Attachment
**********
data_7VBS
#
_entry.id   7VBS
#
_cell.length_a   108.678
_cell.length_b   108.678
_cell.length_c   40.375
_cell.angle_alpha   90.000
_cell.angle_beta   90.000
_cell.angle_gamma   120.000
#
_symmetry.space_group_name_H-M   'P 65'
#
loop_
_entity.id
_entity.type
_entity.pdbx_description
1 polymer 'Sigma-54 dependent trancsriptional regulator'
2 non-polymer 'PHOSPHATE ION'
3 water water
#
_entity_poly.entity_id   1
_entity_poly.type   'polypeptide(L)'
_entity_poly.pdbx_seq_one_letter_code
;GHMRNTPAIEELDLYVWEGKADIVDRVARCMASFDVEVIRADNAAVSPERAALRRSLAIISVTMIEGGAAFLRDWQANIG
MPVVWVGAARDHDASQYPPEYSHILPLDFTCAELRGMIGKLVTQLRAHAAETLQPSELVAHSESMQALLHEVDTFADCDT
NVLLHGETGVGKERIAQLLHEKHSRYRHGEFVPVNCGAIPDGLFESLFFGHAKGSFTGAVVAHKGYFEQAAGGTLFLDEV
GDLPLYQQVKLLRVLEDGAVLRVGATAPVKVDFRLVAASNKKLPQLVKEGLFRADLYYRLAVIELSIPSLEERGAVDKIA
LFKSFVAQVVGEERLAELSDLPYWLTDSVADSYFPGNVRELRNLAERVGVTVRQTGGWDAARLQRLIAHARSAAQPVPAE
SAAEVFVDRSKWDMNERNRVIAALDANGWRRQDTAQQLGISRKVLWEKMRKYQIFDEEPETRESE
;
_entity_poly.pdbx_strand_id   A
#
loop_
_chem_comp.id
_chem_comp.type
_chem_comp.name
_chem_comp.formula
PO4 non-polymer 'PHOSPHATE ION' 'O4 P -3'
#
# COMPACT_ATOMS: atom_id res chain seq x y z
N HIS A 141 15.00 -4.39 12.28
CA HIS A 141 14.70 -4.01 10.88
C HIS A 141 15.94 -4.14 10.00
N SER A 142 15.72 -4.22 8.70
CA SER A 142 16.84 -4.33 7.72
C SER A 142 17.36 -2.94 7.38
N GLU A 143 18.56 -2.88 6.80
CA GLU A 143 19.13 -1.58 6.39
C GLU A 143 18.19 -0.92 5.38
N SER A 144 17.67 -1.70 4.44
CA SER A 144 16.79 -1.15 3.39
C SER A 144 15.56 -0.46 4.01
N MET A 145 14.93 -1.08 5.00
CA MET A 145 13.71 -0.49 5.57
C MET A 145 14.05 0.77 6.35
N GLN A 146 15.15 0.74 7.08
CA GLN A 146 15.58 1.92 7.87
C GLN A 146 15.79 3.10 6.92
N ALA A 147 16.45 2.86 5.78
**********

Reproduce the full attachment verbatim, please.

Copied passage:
data_7VBS
#
_entry.id   7VBS
#
_cell.length_a   108.678
_cell.length_b   108.678
_cell.length_c   40.375
_cell.angle_alpha   90.000
_cell.angle_beta   90.000
_cell.angle_gamma   120.000
#
_symmetry.space_group_name_H-M   'P 65'
#
loop_
_entity.id
_entity.type
_entity.pdbx_description
1 polymer 'Sigma-54 dependent trancsriptional regulator'
2 non-polymer 'PHOSPHATE ION'
3 water water
#
_entity_poly.entity_id   1
_entity_poly.type   'polypeptide(L)'
_entity_poly.pdbx_seq_one_letter_code
;GHMRNTPAIEELDLYVWEGKADIVDRVARCMASFDVEVIRADNAAVSPERAALRRSLAIISVTMIEGGAAFLRDWQANIG
MPVVWVGAARDHDASQYPPEYSHILPLDFTCAELRGMIGKLVTQLRAHAAETLQPSELVAHSESMQALLHEVDTFADCDT
NVLLHGETGVGKERIAQLLHEKHSRYRHGEFVPVNCGAIPDGLFESLFFGHAKGSFTGAVVAHKGYFEQAAGGTLFLDEV
GDLPLYQQVKLLRVLEDGAVLRVGATAPVKVDFRLVAASNKKLPQLVKEGLFRADLYYRLAVIELSIPSLEERGAVDKIA
LFKSFVAQVVGEERLAELSDLPYWLTDSVADSYFPGNVRELRNLAERVGVTVRQTGGWDAARLQRLIAHARSAAQPVPAE
SAAEVFVDRSKWDMNERNRVIAALDANGWRRQDTAQQLGISRKVLWEKMRKYQIFDEEPETRESE
;
_entity_poly.pdbx_strand_id   A
#
loop_
_chem_comp.id
_chem_comp.type
_chem_comp.name
_chem_comp.formula
PO4 non-polymer 'PHOSPHATE ION' 'O4 P -3'
#
# COMPACT_ATOMS: atom_id res chain seq x y z
N HIS A 141 15.00 -4.39 12.28
CA HIS A 141 14.70 -4.01 10.88
C HIS A 141 15.94 -4.14 10.00
N SER A 142 15.72 -4.22 8.70
CA SER A 142 16.84 -4.33 7.72
C SER A 142 17.36 -2.94 7.38
N GLU A 143 18.56 -2.88 6.80
CA GLU A 143 19.13 -1.58 6.39
C GLU A 143 18.19 -0.92 5.38
N SER A 144 17.67 -1.70 4.44
CA SER A 144 16.79 -1.15 3.39
C SER A 144 15.56 -0.46 4.01
N MET A 145 14.93 -1.08 5.00
CA MET A 145 13.71 -0.49 5.57
C MET A 145 14.05 0.77 6.35
N GLN A 146 15.15 0.74 7.08
CA GLN A 146 15.58 1.92 7.87
C GLN A 146 15.79 3.10 6.92
N ALA A 147 16.45 2.86 5.78